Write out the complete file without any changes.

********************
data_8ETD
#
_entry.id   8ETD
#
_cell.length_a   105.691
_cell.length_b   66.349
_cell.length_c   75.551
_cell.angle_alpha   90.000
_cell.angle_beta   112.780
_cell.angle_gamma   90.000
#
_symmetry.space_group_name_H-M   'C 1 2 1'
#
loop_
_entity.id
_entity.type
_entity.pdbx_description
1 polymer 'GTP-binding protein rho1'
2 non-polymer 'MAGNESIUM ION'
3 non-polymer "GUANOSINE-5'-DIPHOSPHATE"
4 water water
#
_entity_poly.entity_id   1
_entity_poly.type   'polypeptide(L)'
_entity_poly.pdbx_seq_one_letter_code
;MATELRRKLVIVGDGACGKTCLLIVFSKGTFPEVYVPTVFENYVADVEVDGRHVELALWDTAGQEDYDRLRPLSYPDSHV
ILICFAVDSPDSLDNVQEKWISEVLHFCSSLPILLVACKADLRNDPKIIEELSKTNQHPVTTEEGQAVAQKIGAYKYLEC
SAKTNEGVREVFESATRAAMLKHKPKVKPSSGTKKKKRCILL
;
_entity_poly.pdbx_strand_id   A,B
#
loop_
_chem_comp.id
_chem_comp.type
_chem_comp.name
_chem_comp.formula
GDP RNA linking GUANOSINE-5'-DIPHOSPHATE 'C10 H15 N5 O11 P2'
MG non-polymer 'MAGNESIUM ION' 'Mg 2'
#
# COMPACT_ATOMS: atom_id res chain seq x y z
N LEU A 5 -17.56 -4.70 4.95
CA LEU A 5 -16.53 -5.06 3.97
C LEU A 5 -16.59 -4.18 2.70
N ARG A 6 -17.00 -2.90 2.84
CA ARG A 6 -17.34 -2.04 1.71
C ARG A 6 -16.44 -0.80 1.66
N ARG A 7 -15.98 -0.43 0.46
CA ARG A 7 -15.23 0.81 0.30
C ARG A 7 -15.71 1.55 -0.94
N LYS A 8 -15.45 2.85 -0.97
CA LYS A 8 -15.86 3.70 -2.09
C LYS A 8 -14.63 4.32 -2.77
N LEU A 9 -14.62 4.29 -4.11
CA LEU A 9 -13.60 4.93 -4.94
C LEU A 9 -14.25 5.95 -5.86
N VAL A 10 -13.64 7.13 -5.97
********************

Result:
data_8ETD
#
_entry.id   8ETD
#
_cell.length_a   105.691
_cell.length_b   66.349
_cell.length_c   75.551
_cell.angle_alpha   90.000
_cell.angle_beta   112.780
_cell.angle_gamma   90.000
#
_symmetry.space_group_name_H-M   'C 1 2 1'
#
loop_
_entity.id
_entity.type
_entity.pdbx_description
1 polymer 'GTP-binding protein rho1'
2 non-polymer 'MAGNESIUM ION'
3 non-polymer "GUANOSINE-5'-DIPHOSPHATE"
4 water water
#
_entity_poly.entity_id   1
_entity_poly.type   'polypeptide(L)'
_entity_poly.pdbx_seq_one_letter_code
;MATELRRKLVIVGDGACGKTCLLIVFSKGTFPEVYVPTVFENYVADVEVDGRHVELALWDTAGQEDYDRLRPLSYPDSHV
ILICFAVDSPDSLDNVQEKWISEVLHFCSSLPILLVACKADLRNDPKIIEELSKTNQHPVTTEEGQAVAQKIGAYKYLEC
SAKTNEGVREVFESATRAAMLKHKPKVKPSSGTKKKKRCILL
;
_entity_poly.pdbx_strand_id   A,B
#
loop_
_chem_comp.id
_chem_comp.type
_chem_comp.name
_chem_comp.formula
GDP RNA linking GUANOSINE-5'-DIPHOSPHATE 'C10 H15 N5 O11 P2'
MG non-polymer 'MAGNESIUM ION' 'Mg 2'
#
# COMPACT_ATOMS: atom_id res chain seq x y z
N LEU A 5 -17.56 -4.70 4.95
CA LEU A 5 -16.53 -5.06 3.97
C LEU A 5 -16.59 -4.18 2.70
N ARG A 6 -17.00 -2.90 2.84
CA ARG A 6 -17.34 -2.04 1.71
C ARG A 6 -16.44 -0.80 1.66
N ARG A 7 -15.98 -0.43 0.46
CA ARG A 7 -15.23 0.81 0.30
C ARG A 7 -15.71 1.55 -0.94
N LYS A 8 -15.45 2.85 -0.97
CA LYS A 8 -15.86 3.70 -2.09
C LYS A 8 -14.63 4.32 -2.77
N LEU A 9 -14.62 4.29 -4.11
CA LEU A 9 -13.60 4.93 -4.94
C LEU A 9 -14.25 5.95 -5.86
N VAL A 10 -13.64 7.13 -5.97